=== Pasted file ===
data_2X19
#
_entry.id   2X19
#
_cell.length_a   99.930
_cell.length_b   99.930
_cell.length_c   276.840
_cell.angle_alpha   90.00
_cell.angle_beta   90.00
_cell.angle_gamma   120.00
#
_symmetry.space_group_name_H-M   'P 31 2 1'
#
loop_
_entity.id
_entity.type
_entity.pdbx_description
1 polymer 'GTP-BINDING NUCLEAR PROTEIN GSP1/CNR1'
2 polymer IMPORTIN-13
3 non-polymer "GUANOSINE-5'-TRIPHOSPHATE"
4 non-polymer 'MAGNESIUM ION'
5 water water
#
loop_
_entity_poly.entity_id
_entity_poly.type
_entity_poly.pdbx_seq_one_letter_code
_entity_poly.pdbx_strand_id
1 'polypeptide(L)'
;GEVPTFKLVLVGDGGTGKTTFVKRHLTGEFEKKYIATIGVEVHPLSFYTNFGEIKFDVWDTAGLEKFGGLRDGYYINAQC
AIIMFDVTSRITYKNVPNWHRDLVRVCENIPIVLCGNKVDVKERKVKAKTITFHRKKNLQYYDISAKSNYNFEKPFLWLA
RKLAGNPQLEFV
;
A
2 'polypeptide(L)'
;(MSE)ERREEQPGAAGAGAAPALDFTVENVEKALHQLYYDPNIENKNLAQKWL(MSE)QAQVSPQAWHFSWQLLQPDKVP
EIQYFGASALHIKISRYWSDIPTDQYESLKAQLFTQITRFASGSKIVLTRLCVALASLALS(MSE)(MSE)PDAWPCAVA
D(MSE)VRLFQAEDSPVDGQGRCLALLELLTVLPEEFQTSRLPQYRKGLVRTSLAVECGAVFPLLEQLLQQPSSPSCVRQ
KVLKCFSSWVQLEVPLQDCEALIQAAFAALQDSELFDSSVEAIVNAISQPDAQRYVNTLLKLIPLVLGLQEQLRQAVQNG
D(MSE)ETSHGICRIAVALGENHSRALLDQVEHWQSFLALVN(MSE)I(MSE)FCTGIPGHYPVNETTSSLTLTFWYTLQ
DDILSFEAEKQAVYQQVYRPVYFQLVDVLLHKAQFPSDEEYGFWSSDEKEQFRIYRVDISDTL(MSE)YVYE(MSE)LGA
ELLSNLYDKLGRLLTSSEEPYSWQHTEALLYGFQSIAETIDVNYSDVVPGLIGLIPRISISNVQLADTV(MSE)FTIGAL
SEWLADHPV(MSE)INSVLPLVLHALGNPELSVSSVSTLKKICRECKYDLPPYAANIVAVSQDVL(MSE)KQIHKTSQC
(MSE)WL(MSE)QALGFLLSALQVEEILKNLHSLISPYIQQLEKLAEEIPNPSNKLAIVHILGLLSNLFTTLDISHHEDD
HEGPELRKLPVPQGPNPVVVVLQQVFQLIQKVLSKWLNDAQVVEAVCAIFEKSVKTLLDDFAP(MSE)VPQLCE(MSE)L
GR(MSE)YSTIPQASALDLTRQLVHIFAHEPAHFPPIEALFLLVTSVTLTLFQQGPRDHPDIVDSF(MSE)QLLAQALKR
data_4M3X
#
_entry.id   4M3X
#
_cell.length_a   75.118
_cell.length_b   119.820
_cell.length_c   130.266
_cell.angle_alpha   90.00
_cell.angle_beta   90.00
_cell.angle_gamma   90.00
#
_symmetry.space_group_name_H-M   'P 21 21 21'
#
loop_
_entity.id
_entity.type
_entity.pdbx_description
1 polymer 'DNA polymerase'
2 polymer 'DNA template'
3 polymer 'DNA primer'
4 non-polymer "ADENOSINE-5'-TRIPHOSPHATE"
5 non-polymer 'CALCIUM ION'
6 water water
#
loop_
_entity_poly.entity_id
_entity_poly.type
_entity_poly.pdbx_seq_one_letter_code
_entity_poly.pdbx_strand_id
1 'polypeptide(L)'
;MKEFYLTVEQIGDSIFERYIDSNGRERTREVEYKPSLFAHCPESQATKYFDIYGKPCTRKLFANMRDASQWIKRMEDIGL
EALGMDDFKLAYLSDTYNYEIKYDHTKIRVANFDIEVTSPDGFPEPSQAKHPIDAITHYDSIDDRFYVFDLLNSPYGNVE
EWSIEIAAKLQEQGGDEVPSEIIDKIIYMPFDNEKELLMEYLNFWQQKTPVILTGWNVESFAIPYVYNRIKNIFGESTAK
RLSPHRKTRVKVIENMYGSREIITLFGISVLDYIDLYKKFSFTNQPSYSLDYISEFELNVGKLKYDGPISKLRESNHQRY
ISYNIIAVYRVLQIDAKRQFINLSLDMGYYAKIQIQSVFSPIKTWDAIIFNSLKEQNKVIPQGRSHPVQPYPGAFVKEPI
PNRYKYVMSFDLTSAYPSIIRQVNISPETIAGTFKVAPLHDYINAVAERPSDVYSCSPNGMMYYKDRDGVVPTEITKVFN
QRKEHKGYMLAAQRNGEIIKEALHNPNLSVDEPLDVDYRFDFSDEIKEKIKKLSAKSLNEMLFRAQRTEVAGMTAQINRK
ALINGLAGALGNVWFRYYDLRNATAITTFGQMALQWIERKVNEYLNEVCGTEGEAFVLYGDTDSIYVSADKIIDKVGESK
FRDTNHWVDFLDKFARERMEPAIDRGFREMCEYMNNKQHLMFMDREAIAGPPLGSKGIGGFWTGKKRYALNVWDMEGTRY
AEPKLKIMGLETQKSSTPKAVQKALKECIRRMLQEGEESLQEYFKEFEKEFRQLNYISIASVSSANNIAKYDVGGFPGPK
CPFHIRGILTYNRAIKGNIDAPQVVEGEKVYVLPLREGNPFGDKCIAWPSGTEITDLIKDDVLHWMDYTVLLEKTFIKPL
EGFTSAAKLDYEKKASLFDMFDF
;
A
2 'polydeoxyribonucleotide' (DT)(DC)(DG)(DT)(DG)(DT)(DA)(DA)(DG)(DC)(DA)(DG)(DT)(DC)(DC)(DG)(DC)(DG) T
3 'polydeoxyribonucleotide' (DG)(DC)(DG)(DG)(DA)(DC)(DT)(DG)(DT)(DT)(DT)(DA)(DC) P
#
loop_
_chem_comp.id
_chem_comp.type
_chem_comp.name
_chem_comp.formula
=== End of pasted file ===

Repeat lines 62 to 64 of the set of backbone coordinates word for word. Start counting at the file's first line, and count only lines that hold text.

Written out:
_entity.type
_entity.pdbx_description
1 polymer 'DNA polymerase'